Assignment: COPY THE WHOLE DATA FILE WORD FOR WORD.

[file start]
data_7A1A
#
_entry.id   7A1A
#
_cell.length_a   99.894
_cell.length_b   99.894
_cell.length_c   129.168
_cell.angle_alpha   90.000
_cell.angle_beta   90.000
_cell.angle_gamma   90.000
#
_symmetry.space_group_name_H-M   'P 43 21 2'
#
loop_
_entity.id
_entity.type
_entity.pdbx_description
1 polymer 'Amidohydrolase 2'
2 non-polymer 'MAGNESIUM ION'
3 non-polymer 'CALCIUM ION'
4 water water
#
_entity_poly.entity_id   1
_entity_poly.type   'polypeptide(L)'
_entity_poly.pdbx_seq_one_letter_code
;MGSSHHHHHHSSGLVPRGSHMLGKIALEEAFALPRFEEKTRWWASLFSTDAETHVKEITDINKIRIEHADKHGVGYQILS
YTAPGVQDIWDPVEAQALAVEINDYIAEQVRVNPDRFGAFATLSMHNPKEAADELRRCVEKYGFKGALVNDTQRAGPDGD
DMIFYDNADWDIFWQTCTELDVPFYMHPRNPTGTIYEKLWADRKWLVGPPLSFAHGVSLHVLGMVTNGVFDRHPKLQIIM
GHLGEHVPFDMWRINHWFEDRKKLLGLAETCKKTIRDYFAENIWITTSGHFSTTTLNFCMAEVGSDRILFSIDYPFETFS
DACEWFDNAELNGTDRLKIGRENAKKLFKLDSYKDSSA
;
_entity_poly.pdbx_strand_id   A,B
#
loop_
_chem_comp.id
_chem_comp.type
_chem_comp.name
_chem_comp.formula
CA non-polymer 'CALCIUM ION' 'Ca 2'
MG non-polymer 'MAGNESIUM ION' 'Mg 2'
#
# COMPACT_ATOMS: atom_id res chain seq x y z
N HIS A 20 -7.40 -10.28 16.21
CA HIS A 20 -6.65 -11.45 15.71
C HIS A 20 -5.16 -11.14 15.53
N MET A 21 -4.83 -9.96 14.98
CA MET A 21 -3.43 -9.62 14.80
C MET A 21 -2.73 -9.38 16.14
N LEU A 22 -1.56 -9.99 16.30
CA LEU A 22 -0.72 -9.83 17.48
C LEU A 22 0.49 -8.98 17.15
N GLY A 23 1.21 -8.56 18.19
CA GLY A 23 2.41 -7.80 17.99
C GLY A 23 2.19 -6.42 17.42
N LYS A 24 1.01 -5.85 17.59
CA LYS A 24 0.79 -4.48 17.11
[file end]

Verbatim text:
data_7A1A
#
_entry.id   7A1A
#
_cell.length_a   99.894
_cell.length_b   99.894
_cell.length_c   129.168
_cell.angle_alpha   90.000
_cell.angle_beta   90.000
_cell.angle_gamma   90.000
#
_symmetry.space_group_name_H-M   'P 43 21 2'
#
loop_
_entity.id
_entity.type
_entity.pdbx_description
1 polymer 'Amidohydrolase 2'
2 non-polymer 'MAGNESIUM ION'
3 non-polymer 'CALCIUM ION'
4 water water
#
_entity_poly.entity_id   1
_entity_poly.type   'polypeptide(L)'
_entity_poly.pdbx_seq_one_letter_code
;MGSSHHHHHHSSGLVPRGSHMLGKIALEEAFALPRFEEKTRWWASLFSTDAETHVKEITDINKIRIEHADKHGVGYQILS
YTAPGVQDIWDPVEAQALAVEINDYIAEQVRVNPDRFGAFATLSMHNPKEAADELRRCVEKYGFKGALVNDTQRAGPDGD
DMIFYDNADWDIFWQTCTELDVPFYMHPRNPTGTIYEKLWADRKWLVGPPLSFAHGVSLHVLGMVTNGVFDRHPKLQIIM
GHLGEHVPFDMWRINHWFEDRKKLLGLAETCKKTIRDYFAENIWITTSGHFSTTTLNFCMAEVGSDRILFSIDYPFETFS
DACEWFDNAELNGTDRLKIGRENAKKLFKLDSYKDSSA
;
_entity_poly.pdbx_strand_id   A,B
#
loop_
_chem_comp.id
_chem_comp.type
_chem_comp.name
_chem_comp.formula
CA non-polymer 'CALCIUM ION' 'Ca 2'
MG non-polymer 'MAGNESIUM ION' 'Mg 2'
#
# COMPACT_ATOMS: atom_id res chain seq x y z
N HIS A 20 -7.40 -10.28 16.21
CA HIS A 20 -6.65 -11.45 15.71
C HIS A 20 -5.16 -11.14 15.53
N MET A 21 -4.83 -9.96 14.98
CA MET A 21 -3.43 -9.62 14.80
C MET A 21 -2.73 -9.38 16.14
N LEU A 22 -1.56 -9.99 16.30
CA LEU A 22 -0.72 -9.83 17.48
C LEU A 22 0.49 -8.98 17.15
N GLY A 23 1.21 -8.56 18.19
CA GLY A 23 2.41 -7.80 17.99
C GLY A 23 2.19 -6.42 17.42
N LYS A 24 1.01 -5.85 17.59
CA LYS A 24 0.79 -4.48 17.11